Columns, Patient Care, Training, Trauma

Weighing the Pros & Cons of Current Spine Immobilization Techniques

Issue 11 and Volume 38.

Previously considered the standard of care, there's no evidence to support routine use of backboards.

Previously considered the standard of care, there’s no evidence to support routine use of backboards. Photo Vu Banh

National Association of EMS Physicians and American College of Surgeons Committee on Trauma. EMS spinal precautions and the use of the long backboard. Prehosp Emerg Care. 2013;17(3):392–393.

This paper is the formal joint position of the National Association of EMS Physicians and the American College of Surgeons Committee on Trauma—the two premier professional organizations with specific interest in the pre-hospital care of trauma victims. After meeting in individual and joint meetings, they agreed to collaborate on a position statement to provide guidance on the appropriate use of the long backboard for spinal immobilization. Their conclusions are based on the relevant science regarding the pros and cons of the backboard and the growing use of selective spinal immobilization protocols.

It’s about time we finally have a formal position on this extremely controversial subject. To fully appreciate this paper, you must read it closely, but here’s my take on the topic supported by the position.

Throughout the past several years, since the NEXUS and Canadian C-spine rules were published, EMS has slowly but steadily adopted selective spinal immobilization protocols. This alone has significantly reduced the number of patients needlessly strapped to backboards and placed in C-collars. But the question now before us is: Once it’s determined a patient may require spinal immobilization, what’s the most appropriate method?

The C-collar is very similar in design to the devices used to provide long and short-term immobilization for patients who have suffered significant injury to their neck. Therefore, despite there being no documented evidence to support their use in the emergency situation, their use after diagnosis supports their emergency use as a standard of care.

On the other hand, there’s no evidence that the long backboard provides clinically appropriate support and immobilization of the injured spine. In fact, there’s a large and growing body of evidence that the backboard causes pain, promotes skin ulcers and harms patients by restricting their ability to breath.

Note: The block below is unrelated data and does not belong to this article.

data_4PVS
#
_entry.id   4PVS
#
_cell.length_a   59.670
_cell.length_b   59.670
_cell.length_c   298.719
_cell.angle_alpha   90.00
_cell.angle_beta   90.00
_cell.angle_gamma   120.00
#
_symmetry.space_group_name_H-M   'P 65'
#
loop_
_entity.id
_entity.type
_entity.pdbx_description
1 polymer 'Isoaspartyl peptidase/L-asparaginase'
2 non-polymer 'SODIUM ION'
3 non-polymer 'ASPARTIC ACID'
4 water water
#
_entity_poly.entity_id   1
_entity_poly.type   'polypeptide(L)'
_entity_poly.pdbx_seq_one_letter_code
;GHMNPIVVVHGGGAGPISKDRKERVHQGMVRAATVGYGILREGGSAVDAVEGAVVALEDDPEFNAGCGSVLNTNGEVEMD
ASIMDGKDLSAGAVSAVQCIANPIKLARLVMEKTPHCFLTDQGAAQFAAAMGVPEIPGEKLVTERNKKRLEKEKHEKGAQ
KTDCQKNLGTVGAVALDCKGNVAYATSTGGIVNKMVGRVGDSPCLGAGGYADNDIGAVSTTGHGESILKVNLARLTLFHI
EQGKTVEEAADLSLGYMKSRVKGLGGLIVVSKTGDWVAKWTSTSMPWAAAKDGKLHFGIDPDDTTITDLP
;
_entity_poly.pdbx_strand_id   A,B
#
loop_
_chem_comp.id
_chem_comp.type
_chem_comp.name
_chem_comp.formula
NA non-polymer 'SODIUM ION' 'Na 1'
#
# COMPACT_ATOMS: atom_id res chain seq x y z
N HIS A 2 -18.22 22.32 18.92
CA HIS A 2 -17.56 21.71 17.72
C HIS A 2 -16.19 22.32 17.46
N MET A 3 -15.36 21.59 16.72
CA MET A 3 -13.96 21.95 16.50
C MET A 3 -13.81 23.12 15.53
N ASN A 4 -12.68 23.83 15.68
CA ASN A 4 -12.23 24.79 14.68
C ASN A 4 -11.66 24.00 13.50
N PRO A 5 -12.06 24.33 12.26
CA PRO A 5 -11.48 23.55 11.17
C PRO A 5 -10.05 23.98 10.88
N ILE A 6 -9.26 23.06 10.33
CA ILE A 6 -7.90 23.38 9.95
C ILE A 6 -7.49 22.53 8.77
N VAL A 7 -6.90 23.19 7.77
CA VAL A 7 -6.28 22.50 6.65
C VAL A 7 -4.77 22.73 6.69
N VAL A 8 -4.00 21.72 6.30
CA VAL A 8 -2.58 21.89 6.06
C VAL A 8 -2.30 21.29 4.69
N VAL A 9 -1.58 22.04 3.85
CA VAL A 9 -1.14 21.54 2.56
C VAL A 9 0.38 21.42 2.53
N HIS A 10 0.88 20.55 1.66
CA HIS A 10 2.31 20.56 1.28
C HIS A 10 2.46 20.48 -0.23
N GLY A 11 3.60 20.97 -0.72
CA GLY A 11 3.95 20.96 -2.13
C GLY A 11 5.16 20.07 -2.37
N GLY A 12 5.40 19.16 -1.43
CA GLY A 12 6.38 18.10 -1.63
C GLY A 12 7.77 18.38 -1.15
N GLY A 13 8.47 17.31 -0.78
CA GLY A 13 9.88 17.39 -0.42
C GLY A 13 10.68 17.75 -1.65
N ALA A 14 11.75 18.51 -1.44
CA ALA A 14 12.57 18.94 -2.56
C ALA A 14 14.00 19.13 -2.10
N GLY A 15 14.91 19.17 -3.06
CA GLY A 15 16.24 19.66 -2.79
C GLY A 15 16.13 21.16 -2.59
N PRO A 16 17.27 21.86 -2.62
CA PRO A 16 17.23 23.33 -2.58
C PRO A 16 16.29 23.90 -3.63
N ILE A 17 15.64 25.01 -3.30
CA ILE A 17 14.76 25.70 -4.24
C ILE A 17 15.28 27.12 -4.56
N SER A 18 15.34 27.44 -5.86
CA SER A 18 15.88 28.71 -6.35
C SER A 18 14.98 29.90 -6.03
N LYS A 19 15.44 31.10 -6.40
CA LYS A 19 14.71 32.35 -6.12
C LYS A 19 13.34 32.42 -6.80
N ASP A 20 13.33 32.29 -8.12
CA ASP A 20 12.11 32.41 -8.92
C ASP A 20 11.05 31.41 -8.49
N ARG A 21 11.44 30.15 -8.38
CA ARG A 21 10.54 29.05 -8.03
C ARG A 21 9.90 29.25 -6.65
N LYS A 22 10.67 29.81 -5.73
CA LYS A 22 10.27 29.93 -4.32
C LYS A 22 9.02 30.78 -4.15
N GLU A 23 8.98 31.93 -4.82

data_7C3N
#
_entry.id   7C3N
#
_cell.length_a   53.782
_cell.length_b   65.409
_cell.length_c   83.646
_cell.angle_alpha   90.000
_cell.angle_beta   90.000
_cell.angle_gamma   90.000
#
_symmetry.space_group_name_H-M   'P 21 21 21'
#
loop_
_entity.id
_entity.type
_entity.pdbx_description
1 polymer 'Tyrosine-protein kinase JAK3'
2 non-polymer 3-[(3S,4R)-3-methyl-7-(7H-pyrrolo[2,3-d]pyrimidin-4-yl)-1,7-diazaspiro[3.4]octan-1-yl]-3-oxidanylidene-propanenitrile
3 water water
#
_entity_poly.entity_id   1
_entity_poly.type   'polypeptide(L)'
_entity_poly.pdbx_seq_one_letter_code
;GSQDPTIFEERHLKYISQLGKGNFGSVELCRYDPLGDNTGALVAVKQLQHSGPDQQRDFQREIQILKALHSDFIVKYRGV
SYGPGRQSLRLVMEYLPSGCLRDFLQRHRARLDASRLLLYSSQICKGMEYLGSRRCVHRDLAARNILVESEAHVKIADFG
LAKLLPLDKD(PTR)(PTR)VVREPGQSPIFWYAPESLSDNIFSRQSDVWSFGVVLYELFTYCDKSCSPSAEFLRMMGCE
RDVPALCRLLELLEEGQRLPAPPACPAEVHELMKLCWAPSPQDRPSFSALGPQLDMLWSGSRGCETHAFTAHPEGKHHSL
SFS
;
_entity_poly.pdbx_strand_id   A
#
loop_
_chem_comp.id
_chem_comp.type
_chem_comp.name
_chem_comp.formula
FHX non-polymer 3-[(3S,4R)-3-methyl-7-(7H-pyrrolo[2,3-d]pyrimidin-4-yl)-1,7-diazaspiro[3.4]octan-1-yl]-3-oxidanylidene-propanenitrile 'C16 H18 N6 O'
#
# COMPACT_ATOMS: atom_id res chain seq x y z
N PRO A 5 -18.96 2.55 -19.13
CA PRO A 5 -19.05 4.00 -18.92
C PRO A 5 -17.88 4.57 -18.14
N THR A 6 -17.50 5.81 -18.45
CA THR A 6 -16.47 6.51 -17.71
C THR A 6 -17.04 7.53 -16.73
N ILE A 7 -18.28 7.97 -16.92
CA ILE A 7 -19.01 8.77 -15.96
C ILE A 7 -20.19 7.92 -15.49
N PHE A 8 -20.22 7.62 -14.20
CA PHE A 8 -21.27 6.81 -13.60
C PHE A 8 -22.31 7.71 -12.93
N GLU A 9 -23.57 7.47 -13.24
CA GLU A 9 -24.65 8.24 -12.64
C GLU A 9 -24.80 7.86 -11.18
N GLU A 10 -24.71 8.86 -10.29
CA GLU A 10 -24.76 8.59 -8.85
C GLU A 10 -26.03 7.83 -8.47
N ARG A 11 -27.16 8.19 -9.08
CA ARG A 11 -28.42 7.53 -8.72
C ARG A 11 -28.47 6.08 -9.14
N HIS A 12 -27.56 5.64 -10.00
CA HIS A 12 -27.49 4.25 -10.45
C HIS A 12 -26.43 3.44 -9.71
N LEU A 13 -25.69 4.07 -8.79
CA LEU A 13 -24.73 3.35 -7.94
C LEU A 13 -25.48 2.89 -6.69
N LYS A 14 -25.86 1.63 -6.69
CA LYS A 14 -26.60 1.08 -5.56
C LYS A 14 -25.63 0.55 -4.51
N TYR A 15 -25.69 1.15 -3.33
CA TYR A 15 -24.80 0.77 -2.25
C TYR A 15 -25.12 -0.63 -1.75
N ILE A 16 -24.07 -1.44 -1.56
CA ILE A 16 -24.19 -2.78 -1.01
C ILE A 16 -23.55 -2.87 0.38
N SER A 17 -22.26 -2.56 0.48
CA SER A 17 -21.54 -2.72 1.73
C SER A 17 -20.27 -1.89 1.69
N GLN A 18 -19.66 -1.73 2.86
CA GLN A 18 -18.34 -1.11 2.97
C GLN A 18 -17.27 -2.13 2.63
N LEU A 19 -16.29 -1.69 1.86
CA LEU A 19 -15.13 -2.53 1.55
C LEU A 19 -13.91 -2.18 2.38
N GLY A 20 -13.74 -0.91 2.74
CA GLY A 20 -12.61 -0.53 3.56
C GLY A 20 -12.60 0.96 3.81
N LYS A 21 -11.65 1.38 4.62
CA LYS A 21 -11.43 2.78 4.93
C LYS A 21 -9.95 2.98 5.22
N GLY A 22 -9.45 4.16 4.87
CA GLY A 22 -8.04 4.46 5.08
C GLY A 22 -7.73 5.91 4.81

Unlike the C-collar, physicians treating the injured spine in the hospital don’t use the backboard in any form. In fact, the original use of the backboard was as an extrication device only. Over time, the decision was made to simply keep the patient on the board and this was incorporated into the Department of Transportation curriculum without any scientific evidence to support it.

Many medical directors, myself included, supported an earlier draft of this position statement that clearly stated backboards should only be used for extrication, and then the patient should be lifted onto the stretcher.

This position statement essentially states that the relative risks and benefits of using the backboard must be evaluated with every patient. If the risks outweigh the benefits, it’s completely appropriate to place the patient on the stretcher, securing and padding them to limit spinal movement.

It doesn’t require the use of the traditional backboard but instead states that for patients suspected of a spinal injury, appropriate methods to reduce potentially harmful movement of the spine should be used. There’s growing literature to support the use of the scoop stretcher or vacuum mattresses for spinal immobilization. Patients placed on a backboard should be removed from it as soon as practical in the emergency department.

Of particular note, the position statement clearly admonishes that ambulatory patients don’t need spinal immobilization. Oh my God! No more standing take-downs while trying to hold a patient’s head still!

The biggest question is whether medical directors and services have the courage to modify their current guidelines to permit EMS providers to use their best judgment of who requires spinal immobilization and the best method to accomplish that safely.

Well, I wish I could say that EMS providers were uniformly using spinal stabilization appropriately, such as seated extrication devices like the Kendrick Extrication Device and short spine boards. Across the nation there are providers who not only have no history using these devices, but also don’t remember what they’re for or how to apply them. With that in mind, the limited accounts of spinal trauma worsened by rigid C-collar and placement on the stretcher alone seems to support the position statement.

Selective spinal immobilization provides a clear tool for providers to determine the degree of stabilization needed for each patient. However, the movement of patients to the stretcher is not defined. A standing patient can be coached to sit on the stretcher. A three-person assist to the supine position with head stabilization is then an easy maneuver, but removal of patients either from a vehicle or other situation may not be as easy.

The long spine board provides a safe method of movement. Aggressive training on how to move the patient to the stretcher sans long board will have to be developed. Further, instruction and emphasis on the scoop stretcher for this purpose is needed. Along with this, methods for limiting spinal movement once on the stretcher need to be made part of the National Standard Curriculum for EMS providers.

Provider fear of legal repercussions when utilizing new techniques has always been a topic during training. I anticipate some hesitation to adopt selective spinal immobilization until the information has been widely distributed.

So Doc? You have my vote. Let’s “Do no harm.” Let’s make patients comfortable, and ensure that the mechanism of injury is the only source of pain.